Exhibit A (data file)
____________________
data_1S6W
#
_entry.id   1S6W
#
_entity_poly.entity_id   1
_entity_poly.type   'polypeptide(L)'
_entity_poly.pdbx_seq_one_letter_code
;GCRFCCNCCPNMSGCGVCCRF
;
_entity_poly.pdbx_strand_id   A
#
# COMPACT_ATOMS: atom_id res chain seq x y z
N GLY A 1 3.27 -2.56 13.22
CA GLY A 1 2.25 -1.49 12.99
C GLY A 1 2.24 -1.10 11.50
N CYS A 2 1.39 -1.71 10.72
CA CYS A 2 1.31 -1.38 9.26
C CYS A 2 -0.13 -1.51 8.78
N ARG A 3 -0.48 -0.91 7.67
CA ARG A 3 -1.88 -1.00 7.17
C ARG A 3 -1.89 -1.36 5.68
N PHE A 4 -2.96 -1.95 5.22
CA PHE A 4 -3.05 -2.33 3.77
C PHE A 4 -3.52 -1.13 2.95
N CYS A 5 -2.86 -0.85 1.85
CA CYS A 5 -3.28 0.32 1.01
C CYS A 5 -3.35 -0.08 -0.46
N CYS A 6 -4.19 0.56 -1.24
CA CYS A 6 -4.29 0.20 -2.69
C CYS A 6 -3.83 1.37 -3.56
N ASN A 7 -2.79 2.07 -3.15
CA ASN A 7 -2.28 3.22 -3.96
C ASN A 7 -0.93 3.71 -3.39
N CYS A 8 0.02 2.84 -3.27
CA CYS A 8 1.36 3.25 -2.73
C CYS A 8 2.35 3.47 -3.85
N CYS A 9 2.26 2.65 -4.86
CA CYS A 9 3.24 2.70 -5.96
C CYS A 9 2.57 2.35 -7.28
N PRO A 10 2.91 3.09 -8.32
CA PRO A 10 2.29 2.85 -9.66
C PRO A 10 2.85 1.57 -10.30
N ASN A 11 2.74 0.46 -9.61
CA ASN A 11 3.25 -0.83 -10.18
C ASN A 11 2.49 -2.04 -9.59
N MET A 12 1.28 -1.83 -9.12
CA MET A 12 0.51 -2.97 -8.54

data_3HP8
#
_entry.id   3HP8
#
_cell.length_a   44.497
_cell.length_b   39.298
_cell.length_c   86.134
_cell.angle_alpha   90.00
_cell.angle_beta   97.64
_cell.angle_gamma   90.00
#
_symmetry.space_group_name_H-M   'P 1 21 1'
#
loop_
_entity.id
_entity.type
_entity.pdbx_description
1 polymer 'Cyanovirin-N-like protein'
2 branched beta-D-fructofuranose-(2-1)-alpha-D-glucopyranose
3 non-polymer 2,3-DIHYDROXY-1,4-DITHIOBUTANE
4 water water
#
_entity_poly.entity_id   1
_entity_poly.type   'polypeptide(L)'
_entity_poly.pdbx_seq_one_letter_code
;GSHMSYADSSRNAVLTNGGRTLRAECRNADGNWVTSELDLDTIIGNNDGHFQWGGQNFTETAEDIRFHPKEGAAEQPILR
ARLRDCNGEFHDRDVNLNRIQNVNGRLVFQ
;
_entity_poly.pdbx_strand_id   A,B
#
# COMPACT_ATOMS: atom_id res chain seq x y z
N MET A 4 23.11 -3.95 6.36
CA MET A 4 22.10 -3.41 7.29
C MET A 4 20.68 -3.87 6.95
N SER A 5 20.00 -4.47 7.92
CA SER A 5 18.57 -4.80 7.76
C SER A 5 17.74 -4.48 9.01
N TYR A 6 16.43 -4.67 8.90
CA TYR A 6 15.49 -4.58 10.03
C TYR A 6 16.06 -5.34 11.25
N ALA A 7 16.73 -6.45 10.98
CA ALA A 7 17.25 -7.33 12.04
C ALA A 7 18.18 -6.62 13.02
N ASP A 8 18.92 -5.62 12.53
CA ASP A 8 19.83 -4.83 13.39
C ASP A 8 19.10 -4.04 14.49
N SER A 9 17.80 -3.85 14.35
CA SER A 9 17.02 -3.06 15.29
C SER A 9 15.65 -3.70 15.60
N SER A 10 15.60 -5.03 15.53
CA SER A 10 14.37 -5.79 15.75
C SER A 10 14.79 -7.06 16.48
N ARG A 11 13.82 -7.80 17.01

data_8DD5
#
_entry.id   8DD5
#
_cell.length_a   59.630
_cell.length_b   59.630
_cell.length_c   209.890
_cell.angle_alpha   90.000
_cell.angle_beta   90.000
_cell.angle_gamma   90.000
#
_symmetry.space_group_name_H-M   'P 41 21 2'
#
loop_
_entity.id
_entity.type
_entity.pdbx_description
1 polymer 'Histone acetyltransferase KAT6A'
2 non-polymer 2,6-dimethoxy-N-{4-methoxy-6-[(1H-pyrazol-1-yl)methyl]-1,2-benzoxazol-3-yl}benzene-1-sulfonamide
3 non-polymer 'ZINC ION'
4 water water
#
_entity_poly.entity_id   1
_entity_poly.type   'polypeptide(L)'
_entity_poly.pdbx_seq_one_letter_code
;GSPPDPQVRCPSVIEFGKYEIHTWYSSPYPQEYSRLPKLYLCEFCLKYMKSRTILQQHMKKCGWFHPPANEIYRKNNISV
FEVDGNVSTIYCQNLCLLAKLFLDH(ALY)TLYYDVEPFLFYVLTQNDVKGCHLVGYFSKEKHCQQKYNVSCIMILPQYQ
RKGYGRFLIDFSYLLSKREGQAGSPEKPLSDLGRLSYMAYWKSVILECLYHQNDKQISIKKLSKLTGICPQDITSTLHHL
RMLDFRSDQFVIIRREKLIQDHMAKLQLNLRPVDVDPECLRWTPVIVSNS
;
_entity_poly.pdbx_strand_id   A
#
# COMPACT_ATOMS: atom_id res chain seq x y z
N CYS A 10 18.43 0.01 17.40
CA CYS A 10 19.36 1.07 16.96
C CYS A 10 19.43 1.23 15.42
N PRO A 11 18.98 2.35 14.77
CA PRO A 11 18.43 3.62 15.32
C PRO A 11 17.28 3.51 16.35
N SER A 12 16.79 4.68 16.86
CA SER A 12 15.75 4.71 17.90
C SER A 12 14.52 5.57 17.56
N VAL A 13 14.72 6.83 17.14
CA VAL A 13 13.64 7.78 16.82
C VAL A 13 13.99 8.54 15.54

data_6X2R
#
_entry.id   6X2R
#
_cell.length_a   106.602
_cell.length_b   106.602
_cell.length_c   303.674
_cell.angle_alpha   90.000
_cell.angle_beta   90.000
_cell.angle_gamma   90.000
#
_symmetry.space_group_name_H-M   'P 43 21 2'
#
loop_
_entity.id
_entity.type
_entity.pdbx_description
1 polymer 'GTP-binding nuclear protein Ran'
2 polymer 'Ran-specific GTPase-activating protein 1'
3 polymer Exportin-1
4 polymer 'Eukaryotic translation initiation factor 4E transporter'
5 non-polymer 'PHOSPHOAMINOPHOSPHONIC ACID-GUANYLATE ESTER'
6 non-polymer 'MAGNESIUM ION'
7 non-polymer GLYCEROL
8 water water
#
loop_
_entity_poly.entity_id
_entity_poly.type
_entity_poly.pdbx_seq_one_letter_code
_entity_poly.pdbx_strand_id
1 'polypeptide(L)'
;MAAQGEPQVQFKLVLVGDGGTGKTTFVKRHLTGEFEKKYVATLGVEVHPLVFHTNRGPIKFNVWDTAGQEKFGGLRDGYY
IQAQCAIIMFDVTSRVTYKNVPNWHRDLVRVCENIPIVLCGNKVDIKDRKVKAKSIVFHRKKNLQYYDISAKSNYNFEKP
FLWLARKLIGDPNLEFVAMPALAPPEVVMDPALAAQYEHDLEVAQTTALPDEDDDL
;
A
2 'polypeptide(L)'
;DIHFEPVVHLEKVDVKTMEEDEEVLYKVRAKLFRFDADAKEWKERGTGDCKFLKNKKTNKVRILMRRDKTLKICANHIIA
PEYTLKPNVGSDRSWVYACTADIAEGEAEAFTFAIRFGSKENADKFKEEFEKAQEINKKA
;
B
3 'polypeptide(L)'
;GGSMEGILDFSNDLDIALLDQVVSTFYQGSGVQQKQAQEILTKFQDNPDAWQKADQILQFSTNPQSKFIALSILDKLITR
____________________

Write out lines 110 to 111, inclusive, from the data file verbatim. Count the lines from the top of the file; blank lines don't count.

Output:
_cell.angle_gamma   90.000
#